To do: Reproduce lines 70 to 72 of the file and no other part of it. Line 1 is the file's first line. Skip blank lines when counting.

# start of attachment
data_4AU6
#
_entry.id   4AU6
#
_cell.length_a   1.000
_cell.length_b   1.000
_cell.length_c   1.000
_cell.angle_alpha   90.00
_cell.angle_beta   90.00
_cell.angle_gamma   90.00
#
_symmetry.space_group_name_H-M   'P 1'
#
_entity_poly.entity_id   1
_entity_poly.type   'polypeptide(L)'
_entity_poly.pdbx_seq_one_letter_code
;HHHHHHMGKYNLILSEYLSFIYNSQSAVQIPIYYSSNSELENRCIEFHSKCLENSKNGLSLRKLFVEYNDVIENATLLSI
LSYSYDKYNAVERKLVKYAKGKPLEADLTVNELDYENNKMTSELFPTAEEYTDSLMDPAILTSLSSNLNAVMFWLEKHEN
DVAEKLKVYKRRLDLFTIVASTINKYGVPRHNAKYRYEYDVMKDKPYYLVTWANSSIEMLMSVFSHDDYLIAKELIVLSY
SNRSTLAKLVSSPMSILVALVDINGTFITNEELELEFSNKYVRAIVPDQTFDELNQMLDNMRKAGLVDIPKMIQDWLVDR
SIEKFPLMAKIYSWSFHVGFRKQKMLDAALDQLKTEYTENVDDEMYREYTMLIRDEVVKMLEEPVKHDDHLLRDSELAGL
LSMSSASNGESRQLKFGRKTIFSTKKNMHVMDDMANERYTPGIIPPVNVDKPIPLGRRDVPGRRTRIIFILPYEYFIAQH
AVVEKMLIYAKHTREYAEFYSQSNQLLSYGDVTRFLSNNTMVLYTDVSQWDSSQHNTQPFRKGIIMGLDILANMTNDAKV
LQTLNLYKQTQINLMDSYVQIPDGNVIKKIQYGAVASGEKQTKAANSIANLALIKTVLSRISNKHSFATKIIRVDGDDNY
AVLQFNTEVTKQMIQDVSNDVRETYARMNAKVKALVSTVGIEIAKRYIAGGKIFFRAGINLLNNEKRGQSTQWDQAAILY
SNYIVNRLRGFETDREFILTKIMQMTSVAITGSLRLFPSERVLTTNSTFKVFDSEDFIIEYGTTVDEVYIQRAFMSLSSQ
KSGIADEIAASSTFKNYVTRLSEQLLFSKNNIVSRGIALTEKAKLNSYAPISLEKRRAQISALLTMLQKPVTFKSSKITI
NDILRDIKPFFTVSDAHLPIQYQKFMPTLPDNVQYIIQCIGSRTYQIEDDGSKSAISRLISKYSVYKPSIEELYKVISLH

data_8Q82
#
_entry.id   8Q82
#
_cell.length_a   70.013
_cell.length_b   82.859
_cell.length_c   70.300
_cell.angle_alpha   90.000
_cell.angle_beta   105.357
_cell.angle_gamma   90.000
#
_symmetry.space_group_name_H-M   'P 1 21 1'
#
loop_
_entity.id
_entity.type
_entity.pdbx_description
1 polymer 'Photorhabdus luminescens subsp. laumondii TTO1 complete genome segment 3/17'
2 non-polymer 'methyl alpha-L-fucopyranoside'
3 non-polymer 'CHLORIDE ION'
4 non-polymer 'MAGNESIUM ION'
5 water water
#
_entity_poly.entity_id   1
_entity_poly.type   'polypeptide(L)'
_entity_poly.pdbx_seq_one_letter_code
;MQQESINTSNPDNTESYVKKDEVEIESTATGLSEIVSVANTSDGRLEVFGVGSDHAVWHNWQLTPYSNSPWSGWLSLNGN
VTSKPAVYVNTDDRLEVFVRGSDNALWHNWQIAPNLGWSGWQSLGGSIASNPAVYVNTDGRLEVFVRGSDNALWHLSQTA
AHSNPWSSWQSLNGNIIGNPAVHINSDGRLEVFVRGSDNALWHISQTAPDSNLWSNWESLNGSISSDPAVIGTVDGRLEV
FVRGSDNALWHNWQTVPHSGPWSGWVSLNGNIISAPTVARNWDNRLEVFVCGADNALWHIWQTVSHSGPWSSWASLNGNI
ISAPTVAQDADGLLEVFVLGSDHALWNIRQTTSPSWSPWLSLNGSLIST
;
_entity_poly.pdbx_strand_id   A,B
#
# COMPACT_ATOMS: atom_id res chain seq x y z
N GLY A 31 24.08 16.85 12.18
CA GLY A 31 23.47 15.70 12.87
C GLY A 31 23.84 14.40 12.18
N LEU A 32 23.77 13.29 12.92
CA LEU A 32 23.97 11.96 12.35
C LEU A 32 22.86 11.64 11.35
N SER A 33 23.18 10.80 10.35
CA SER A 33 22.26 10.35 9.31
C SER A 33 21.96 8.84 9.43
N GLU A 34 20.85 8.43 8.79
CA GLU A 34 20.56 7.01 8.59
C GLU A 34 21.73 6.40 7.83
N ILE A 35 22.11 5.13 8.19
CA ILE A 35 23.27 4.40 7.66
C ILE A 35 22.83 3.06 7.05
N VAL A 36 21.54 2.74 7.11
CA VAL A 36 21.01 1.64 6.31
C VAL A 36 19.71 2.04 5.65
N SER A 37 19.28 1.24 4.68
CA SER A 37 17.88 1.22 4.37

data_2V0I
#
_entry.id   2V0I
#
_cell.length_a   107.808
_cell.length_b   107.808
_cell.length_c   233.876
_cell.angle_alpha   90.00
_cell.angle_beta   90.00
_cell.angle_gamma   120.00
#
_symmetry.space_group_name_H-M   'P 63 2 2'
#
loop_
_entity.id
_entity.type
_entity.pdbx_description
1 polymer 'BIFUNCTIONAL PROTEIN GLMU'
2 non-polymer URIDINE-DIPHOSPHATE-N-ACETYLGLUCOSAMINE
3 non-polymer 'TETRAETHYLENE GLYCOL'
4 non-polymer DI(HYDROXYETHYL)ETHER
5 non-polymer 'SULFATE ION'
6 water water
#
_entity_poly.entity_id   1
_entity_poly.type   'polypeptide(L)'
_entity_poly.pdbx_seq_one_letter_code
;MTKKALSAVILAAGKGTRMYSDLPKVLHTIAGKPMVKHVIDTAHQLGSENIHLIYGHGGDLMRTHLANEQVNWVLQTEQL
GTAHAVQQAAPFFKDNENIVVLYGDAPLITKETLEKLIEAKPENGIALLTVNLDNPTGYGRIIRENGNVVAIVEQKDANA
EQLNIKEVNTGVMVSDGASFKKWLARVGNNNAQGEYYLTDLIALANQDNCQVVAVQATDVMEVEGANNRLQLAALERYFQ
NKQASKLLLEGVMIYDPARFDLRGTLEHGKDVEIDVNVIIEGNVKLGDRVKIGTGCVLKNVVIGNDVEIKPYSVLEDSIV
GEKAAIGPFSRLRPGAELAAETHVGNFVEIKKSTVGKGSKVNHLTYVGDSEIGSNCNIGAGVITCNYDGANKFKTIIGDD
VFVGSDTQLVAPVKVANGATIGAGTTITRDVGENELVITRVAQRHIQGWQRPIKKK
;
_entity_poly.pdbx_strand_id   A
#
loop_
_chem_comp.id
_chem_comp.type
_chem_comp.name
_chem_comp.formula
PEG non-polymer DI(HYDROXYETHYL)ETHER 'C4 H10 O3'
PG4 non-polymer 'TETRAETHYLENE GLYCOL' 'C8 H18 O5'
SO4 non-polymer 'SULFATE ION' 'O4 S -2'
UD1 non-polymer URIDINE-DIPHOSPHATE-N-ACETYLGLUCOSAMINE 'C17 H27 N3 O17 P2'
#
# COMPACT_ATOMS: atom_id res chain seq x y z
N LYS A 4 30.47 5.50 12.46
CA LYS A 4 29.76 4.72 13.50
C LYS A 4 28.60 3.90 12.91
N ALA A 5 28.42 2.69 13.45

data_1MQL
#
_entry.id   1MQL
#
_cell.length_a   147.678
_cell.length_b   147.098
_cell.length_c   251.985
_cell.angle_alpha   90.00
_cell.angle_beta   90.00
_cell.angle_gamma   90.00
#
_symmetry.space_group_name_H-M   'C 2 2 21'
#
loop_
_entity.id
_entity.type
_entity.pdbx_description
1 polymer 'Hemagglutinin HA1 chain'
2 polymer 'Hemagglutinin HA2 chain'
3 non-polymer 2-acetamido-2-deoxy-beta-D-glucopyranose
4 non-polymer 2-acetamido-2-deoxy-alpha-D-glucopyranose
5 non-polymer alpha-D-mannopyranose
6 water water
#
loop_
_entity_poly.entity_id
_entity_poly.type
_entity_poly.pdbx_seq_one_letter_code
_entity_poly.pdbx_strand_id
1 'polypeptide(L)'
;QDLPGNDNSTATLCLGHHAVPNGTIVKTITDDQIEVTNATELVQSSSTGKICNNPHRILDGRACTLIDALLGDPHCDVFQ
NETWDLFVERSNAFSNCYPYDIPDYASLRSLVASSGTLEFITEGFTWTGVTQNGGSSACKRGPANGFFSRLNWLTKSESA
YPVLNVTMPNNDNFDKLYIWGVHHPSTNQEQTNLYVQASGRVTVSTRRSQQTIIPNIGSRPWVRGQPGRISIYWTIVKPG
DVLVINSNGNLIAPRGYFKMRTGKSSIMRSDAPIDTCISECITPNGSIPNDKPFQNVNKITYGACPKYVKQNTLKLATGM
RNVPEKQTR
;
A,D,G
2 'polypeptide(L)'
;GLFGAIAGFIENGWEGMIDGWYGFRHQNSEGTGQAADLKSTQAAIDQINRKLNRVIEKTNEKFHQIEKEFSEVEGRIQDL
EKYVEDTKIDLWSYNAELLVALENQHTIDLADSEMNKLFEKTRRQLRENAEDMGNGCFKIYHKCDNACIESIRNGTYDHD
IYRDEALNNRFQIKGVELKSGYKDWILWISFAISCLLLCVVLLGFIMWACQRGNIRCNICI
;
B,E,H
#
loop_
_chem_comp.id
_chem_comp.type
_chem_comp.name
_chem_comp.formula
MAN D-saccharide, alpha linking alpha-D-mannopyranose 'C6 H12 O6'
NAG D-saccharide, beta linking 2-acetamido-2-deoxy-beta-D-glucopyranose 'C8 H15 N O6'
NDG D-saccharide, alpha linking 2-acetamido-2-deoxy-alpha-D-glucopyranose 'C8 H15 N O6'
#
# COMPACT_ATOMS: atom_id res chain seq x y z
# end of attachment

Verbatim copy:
N SER A 33 23.18 10.80 10.35
CA SER A 33 22.26 10.35 9.31
C SER A 33 21.96 8.84 9.43